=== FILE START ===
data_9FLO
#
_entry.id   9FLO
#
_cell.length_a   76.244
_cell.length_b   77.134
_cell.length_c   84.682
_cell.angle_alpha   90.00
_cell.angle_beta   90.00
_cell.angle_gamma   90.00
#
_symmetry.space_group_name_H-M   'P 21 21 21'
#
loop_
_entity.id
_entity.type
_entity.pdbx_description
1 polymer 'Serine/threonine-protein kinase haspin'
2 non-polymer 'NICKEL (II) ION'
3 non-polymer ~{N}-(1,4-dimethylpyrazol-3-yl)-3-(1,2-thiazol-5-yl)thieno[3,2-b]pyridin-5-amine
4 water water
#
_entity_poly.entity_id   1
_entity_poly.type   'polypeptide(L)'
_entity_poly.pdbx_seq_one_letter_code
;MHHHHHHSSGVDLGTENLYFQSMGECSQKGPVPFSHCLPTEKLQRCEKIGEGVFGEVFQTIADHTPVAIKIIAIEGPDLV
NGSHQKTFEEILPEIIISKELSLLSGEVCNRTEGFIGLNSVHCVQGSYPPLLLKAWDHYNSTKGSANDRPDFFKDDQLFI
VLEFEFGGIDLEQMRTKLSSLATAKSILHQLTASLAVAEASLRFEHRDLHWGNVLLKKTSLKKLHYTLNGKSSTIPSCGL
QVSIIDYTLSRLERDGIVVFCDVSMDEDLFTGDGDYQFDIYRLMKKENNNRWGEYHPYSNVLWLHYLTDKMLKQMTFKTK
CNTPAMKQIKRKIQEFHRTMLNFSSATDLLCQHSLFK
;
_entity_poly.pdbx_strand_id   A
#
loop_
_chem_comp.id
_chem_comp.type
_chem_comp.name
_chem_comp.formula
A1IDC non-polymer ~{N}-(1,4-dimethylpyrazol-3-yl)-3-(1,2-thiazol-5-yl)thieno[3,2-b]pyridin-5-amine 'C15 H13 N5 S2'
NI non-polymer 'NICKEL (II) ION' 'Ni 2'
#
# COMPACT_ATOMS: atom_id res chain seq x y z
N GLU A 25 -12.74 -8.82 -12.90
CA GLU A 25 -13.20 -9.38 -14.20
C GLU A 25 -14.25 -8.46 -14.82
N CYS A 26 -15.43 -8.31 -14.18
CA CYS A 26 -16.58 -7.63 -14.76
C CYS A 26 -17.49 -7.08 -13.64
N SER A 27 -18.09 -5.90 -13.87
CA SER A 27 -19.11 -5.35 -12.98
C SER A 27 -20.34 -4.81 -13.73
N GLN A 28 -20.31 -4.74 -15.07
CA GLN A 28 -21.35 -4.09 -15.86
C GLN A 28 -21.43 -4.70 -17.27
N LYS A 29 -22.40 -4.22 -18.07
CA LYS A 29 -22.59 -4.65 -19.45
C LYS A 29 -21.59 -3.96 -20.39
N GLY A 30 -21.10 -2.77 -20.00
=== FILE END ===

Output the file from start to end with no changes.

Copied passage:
data_9FLO
#
_entry.id   9FLO
#
_cell.length_a   76.244
_cell.length_b   77.134
_cell.length_c   84.682
_cell.angle_alpha   90.00
_cell.angle_beta   90.00
_cell.angle_gamma   90.00
#
_symmetry.space_group_name_H-M   'P 21 21 21'
#
loop_
_entity.id
_entity.type
_entity.pdbx_description
1 polymer 'Serine/threonine-protein kinase haspin'
2 non-polymer 'NICKEL (II) ION'
3 non-polymer ~{N}-(1,4-dimethylpyrazol-3-yl)-3-(1,2-thiazol-5-yl)thieno[3,2-b]pyridin-5-amine
4 water water
#
_entity_poly.entity_id   1
_entity_poly.type   'polypeptide(L)'
_entity_poly.pdbx_seq_one_letter_code
;MHHHHHHSSGVDLGTENLYFQSMGECSQKGPVPFSHCLPTEKLQRCEKIGEGVFGEVFQTIADHTPVAIKIIAIEGPDLV
NGSHQKTFEEILPEIIISKELSLLSGEVCNRTEGFIGLNSVHCVQGSYPPLLLKAWDHYNSTKGSANDRPDFFKDDQLFI
VLEFEFGGIDLEQMRTKLSSLATAKSILHQLTASLAVAEASLRFEHRDLHWGNVLLKKTSLKKLHYTLNGKSSTIPSCGL
QVSIIDYTLSRLERDGIVVFCDVSMDEDLFTGDGDYQFDIYRLMKKENNNRWGEYHPYSNVLWLHYLTDKMLKQMTFKTK
CNTPAMKQIKRKIQEFHRTMLNFSSATDLLCQHSLFK
;
_entity_poly.pdbx_strand_id   A
#
loop_
_chem_comp.id
_chem_comp.type
_chem_comp.name
_chem_comp.formula
A1IDC non-polymer ~{N}-(1,4-dimethylpyrazol-3-yl)-3-(1,2-thiazol-5-yl)thieno[3,2-b]pyridin-5-amine 'C15 H13 N5 S2'
NI non-polymer 'NICKEL (II) ION' 'Ni 2'
#
# COMPACT_ATOMS: atom_id res chain seq x y z
N GLU A 25 -12.74 -8.82 -12.90
CA GLU A 25 -13.20 -9.38 -14.20
C GLU A 25 -14.25 -8.46 -14.82
N CYS A 26 -15.43 -8.31 -14.18
CA CYS A 26 -16.58 -7.63 -14.76
C CYS A 26 -17.49 -7.08 -13.64
N SER A 27 -18.09 -5.90 -13.87
CA SER A 27 -19.11 -5.35 -12.98
C SER A 27 -20.34 -4.81 -13.73
N GLN A 28 -20.31 -4.74 -15.07
CA GLN A 28 -21.35 -4.09 -15.86
C GLN A 28 -21.43 -4.70 -17.27
N LYS A 29 -22.40 -4.22 -18.07
CA LYS A 29 -22.59 -4.65 -19.45
C LYS A 29 -21.59 -3.96 -20.39
N GLY A 30 -21.10 -2.77 -20.00